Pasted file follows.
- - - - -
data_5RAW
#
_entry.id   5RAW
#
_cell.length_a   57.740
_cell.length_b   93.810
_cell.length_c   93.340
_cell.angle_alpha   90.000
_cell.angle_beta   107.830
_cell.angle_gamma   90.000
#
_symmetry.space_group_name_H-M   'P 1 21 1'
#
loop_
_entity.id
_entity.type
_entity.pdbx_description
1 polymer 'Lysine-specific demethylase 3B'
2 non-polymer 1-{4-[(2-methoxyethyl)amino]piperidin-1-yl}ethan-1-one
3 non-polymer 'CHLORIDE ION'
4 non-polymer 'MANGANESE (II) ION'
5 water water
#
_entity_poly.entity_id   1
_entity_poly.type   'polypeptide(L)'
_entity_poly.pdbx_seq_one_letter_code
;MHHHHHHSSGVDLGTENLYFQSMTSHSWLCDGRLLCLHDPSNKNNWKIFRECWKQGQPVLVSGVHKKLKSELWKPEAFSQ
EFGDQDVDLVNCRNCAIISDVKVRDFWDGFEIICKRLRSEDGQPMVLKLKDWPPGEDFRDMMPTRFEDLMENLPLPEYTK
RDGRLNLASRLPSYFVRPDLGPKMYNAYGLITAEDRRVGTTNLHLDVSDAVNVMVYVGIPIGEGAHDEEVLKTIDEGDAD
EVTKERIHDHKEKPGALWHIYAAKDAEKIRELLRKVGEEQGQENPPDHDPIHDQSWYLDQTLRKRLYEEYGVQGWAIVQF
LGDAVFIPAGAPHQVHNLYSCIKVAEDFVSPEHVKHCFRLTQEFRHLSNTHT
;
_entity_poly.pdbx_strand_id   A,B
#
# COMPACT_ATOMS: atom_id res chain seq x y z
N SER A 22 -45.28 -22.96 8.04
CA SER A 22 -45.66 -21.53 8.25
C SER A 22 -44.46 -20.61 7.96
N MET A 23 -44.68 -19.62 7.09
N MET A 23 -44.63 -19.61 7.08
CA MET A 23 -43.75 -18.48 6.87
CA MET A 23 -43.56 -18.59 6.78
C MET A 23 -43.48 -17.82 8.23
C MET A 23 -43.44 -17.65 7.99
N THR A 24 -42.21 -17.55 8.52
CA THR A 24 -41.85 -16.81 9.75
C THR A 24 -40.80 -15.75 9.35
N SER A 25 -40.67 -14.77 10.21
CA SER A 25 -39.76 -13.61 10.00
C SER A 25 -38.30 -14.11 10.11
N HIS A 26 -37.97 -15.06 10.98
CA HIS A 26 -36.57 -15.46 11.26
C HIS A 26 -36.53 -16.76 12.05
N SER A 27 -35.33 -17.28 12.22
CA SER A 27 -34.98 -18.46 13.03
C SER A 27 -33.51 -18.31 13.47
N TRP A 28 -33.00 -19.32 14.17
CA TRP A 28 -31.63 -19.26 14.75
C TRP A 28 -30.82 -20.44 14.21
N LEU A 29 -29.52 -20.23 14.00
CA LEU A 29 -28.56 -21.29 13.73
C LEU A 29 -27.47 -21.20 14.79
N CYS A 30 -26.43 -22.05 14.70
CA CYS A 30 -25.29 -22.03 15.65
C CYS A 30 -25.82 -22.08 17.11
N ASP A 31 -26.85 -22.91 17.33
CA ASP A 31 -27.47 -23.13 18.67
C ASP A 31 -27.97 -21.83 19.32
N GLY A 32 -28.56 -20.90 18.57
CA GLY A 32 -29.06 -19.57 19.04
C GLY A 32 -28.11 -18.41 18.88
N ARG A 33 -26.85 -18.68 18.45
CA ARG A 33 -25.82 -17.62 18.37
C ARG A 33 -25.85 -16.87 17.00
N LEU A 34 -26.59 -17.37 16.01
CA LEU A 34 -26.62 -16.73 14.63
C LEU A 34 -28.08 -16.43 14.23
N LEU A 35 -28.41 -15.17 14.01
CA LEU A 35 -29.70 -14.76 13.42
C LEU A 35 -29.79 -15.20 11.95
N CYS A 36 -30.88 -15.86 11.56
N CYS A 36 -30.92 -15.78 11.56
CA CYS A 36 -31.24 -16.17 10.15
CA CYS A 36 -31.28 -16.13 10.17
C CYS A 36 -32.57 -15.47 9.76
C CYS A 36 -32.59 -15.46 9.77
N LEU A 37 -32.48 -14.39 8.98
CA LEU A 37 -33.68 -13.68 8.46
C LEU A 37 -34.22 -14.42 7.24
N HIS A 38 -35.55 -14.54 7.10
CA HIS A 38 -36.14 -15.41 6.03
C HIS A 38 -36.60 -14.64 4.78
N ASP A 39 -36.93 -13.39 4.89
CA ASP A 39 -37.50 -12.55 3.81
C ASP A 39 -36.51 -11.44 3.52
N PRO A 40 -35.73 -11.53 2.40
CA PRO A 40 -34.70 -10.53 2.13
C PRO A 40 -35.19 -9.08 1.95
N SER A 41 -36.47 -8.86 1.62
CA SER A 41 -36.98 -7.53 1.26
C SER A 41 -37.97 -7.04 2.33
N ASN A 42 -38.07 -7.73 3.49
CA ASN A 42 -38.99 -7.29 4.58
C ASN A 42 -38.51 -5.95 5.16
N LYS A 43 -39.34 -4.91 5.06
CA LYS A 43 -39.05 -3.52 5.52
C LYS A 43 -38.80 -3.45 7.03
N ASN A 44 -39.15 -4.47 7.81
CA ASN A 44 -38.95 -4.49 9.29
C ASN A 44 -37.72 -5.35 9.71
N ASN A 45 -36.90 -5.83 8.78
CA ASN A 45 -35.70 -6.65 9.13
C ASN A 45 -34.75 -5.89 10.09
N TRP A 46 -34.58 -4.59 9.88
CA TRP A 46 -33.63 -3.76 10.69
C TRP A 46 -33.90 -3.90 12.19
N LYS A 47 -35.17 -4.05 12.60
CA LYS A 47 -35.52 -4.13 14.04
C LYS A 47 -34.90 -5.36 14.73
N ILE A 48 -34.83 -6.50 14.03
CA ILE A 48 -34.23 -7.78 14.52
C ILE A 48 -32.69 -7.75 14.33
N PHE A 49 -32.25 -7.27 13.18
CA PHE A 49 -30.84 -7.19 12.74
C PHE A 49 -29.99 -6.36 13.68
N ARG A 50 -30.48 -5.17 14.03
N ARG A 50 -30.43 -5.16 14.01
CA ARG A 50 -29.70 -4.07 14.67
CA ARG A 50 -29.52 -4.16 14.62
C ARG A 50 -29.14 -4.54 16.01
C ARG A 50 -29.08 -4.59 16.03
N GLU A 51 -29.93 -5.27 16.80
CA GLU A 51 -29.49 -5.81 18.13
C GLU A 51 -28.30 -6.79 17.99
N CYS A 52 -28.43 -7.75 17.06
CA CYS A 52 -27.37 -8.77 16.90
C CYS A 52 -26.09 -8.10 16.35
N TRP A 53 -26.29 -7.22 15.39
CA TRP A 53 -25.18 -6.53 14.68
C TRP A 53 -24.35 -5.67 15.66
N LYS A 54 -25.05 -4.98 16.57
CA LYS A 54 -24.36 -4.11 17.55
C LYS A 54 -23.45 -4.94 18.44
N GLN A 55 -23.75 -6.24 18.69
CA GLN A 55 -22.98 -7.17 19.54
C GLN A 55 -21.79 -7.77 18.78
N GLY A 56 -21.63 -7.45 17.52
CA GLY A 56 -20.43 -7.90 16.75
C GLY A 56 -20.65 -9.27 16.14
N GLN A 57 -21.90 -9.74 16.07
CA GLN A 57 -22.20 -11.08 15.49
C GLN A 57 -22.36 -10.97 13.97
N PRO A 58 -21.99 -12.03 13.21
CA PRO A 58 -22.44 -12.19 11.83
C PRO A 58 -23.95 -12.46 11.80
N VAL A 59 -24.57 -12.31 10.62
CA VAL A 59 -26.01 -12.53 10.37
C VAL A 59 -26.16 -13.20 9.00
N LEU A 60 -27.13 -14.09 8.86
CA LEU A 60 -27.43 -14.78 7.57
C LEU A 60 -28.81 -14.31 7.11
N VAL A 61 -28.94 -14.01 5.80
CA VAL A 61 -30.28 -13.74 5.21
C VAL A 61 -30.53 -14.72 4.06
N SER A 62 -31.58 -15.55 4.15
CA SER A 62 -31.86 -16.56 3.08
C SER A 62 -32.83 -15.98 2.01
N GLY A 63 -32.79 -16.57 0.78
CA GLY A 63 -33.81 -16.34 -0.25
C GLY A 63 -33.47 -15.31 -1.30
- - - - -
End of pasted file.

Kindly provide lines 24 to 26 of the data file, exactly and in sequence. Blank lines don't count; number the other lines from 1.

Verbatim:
_entity_poly.entity_id   1
_entity_poly.type   'polypeptide(L)'
_entity_poly.pdbx_seq_one_letter_code